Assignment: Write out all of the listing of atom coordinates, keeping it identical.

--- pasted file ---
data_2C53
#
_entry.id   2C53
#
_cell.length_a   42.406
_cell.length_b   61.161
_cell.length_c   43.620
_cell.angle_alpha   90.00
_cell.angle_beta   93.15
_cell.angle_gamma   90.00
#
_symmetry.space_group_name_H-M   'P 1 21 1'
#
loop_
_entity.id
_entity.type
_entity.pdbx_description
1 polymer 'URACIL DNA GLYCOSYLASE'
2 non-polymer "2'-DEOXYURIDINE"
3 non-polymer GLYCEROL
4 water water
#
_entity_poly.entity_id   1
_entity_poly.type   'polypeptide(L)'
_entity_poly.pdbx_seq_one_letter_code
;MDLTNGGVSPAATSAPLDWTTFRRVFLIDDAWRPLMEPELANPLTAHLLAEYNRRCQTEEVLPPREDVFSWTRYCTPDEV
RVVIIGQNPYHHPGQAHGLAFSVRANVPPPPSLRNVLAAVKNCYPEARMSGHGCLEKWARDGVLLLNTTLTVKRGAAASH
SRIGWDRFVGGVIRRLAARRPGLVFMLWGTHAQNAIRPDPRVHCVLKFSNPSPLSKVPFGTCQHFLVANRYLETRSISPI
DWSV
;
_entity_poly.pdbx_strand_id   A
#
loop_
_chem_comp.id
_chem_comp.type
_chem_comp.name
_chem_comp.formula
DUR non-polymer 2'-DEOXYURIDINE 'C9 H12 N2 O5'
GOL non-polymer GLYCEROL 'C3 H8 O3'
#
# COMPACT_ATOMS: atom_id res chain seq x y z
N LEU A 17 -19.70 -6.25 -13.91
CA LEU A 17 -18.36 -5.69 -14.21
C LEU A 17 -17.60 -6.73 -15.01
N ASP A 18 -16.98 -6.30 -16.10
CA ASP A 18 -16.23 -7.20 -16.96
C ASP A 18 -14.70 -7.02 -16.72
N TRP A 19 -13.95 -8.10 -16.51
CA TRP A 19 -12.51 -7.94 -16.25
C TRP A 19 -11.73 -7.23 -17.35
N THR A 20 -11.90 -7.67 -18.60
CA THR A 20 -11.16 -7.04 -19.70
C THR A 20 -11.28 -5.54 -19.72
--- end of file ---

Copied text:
data_2C53
#
_entry.id   2C53
#
_cell.length_a   42.406
_cell.length_b   61.161
_cell.length_c   43.620
_cell.angle_alpha   90.00
_cell.angle_beta   93.15
_cell.angle_gamma   90.00
#
_symmetry.space_group_name_H-M   'P 1 21 1'
#
loop_
_entity.id
_entity.type
_entity.pdbx_description
1 polymer 'URACIL DNA GLYCOSYLASE'
2 non-polymer "2'-DEOXYURIDINE"
3 non-polymer GLYCEROL
4 water water
#
_entity_poly.entity_id   1
_entity_poly.type   'polypeptide(L)'
_entity_poly.pdbx_seq_one_letter_code
;MDLTNGGVSPAATSAPLDWTTFRRVFLIDDAWRPLMEPELANPLTAHLLAEYNRRCQTEEVLPPREDVFSWTRYCTPDEV
RVVIIGQNPYHHPGQAHGLAFSVRANVPPPPSLRNVLAAVKNCYPEARMSGHGCLEKWARDGVLLLNTTLTVKRGAAASH
SRIGWDRFVGGVIRRLAARRPGLVFMLWGTHAQNAIRPDPRVHCVLKFSNPSPLSKVPFGTCQHFLVANRYLETRSISPI
DWSV
;
_entity_poly.pdbx_strand_id   A
#
loop_
_chem_comp.id
_chem_comp.type
_chem_comp.name
_chem_comp.formula
DUR non-polymer 2'-DEOXYURIDINE 'C9 H12 N2 O5'
GOL non-polymer GLYCEROL 'C3 H8 O3'
#
# COMPACT_ATOMS: atom_id res chain seq x y z
N LEU A 17 -19.70 -6.25 -13.91
CA LEU A 17 -18.36 -5.69 -14.21
C LEU A 17 -17.60 -6.73 -15.01
N ASP A 18 -16.98 -6.30 -16.10
CA ASP A 18 -16.23 -7.20 -16.96
C ASP A 18 -14.70 -7.02 -16.72
N TRP A 19 -13.95 -8.10 -16.51
CA TRP A 19 -12.51 -7.94 -16.25
C TRP A 19 -11.73 -7.23 -17.35
N THR A 20 -11.90 -7.67 -18.60
CA THR A 20 -11.16 -7.04 -19.70
C THR A 20 -11.28 -5.54 -19.72